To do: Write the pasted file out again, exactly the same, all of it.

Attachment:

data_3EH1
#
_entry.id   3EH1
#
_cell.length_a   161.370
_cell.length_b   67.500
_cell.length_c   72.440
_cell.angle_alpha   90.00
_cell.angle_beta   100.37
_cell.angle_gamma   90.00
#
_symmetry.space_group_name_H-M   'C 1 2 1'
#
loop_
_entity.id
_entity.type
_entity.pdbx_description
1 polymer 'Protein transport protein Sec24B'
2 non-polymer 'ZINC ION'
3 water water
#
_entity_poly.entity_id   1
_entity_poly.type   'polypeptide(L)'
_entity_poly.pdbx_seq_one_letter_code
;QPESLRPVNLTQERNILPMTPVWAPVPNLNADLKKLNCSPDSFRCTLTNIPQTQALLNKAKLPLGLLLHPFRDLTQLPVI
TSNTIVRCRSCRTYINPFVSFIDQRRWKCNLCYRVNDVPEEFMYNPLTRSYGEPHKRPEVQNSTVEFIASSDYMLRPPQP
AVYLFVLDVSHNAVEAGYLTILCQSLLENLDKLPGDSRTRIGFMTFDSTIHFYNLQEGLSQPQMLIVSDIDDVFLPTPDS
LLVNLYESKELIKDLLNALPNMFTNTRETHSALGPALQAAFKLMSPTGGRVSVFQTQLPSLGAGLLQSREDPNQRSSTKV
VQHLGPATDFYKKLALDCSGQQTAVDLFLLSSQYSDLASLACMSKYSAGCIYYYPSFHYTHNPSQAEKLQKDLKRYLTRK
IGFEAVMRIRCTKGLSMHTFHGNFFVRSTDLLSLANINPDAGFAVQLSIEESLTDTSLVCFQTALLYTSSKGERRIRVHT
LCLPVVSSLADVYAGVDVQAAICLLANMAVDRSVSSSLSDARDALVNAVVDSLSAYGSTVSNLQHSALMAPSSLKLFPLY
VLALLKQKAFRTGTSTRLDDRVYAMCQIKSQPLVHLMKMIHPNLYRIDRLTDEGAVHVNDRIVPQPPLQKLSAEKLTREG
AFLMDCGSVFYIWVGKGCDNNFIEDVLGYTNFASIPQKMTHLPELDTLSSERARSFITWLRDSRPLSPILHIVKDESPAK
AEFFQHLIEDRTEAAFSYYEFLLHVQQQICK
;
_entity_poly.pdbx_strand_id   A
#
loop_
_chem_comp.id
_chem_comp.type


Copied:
data_3EH1
#
_entry.id   3EH1
#
_cell.length_a   161.370
_cell.length_b   67.500
_cell.length_c   72.440
_cell.angle_alpha   90.00
_cell.angle_beta   100.37
_cell.angle_gamma   90.00
#
_symmetry.space_group_name_H-M   'C 1 2 1'
#
loop_
_entity.id
_entity.type
_entity.pdbx_description
1 polymer 'Protein transport protein Sec24B'
2 non-polymer 'ZINC ION'
3 water water
#
_entity_poly.entity_id   1
_entity_poly.type   'polypeptide(L)'
_entity_poly.pdbx_seq_one_letter_code
;QPESLRPVNLTQERNILPMTPVWAPVPNLNADLKKLNCSPDSFRCTLTNIPQTQALLNKAKLPLGLLLHPFRDLTQLPVI
TSNTIVRCRSCRTYINPFVSFIDQRRWKCNLCYRVNDVPEEFMYNPLTRSYGEPHKRPEVQNSTVEFIASSDYMLRPPQP
AVYLFVLDVSHNAVEAGYLTILCQSLLENLDKLPGDSRTRIGFMTFDSTIHFYNLQEGLSQPQMLIVSDIDDVFLPTPDS
LLVNLYESKELIKDLLNALPNMFTNTRETHSALGPALQAAFKLMSPTGGRVSVFQTQLPSLGAGLLQSREDPNQRSSTKV
VQHLGPATDFYKKLALDCSGQQTAVDLFLLSSQYSDLASLACMSKYSAGCIYYYPSFHYTHNPSQAEKLQKDLKRYLTRK
IGFEAVMRIRCTKGLSMHTFHGNFFVRSTDLLSLANINPDAGFAVQLSIEESLTDTSLVCFQTALLYTSSKGERRIRVHT
LCLPVVSSLADVYAGVDVQAAICLLANMAVDRSVSSSLSDARDALVNAVVDSLSAYGSTVSNLQHSALMAPSSLKLFPLY
VLALLKQKAFRTGTSTRLDDRVYAMCQIKSQPLVHLMKMIHPNLYRIDRLTDEGAVHVNDRIVPQPPLQKLSAEKLTREG
AFLMDCGSVFYIWVGKGCDNNFIEDVLGYTNFASIPQKMTHLPELDTLSSERARSFITWLRDSRPLSPILHIVKDESPAK
AEFFQHLIEDRTEAAFSYYEFLLHVQQQICK
;
_entity_poly.pdbx_strand_id   A
#
loop_
_chem_comp.id
_chem_comp.type